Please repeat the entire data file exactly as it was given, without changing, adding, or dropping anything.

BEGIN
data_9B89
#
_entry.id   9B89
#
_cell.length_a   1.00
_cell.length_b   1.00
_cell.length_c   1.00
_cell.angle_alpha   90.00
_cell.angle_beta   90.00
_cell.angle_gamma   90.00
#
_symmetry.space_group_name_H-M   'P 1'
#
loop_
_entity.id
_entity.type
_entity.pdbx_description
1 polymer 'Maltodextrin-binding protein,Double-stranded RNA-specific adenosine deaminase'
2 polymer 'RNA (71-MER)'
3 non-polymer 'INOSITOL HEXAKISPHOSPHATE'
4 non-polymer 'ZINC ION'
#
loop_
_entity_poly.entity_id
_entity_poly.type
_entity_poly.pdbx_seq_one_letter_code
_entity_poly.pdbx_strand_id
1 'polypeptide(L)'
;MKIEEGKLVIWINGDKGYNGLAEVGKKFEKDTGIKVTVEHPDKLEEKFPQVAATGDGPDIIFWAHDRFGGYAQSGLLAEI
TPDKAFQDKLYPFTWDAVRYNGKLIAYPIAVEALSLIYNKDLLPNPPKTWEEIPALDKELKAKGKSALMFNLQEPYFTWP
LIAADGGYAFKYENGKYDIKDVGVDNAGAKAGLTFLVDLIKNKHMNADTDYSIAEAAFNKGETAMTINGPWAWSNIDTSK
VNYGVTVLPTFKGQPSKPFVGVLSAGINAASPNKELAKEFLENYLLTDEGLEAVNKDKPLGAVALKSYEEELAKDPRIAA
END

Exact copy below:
data_9B89
#
_entry.id   9B89
#
_cell.length_a   1.00
_cell.length_b   1.00
_cell.length_c   1.00
_cell.angle_alpha   90.00
_cell.angle_beta   90.00
_cell.angle_gamma   90.00
#
_symmetry.space_group_name_H-M   'P 1'
#
loop_
_entity.id
_entity.type
_entity.pdbx_description
1 polymer 'Maltodextrin-binding protein,Double-stranded RNA-specific adenosine deaminase'
2 polymer 'RNA (71-MER)'
3 non-polymer 'INOSITOL HEXAKISPHOSPHATE'
4 non-polymer 'ZINC ION'
#
loop_
_entity_poly.entity_id
_entity_poly.type
_entity_poly.pdbx_seq_one_letter_code
_entity_poly.pdbx_strand_id
1 'polypeptide(L)'
;MKIEEGKLVIWINGDKGYNGLAEVGKKFEKDTGIKVTVEHPDKLEEKFPQVAATGDGPDIIFWAHDRFGGYAQSGLLAEI
TPDKAFQDKLYPFTWDAVRYNGKLIAYPIAVEALSLIYNKDLLPNPPKTWEEIPALDKELKAKGKSALMFNLQEPYFTWP
LIAADGGYAFKYENGKYDIKDVGVDNAGAKAGLTFLVDLIKNKHMNADTDYSIAEAAFNKGETAMTINGPWAWSNIDTSK
VNYGVTVLPTFKGQPSKPFVGVLSAGINAASPNKELAKEFLENYLLTDEGLEAVNKDKPLGAVALKSYEEELAKDPRIAA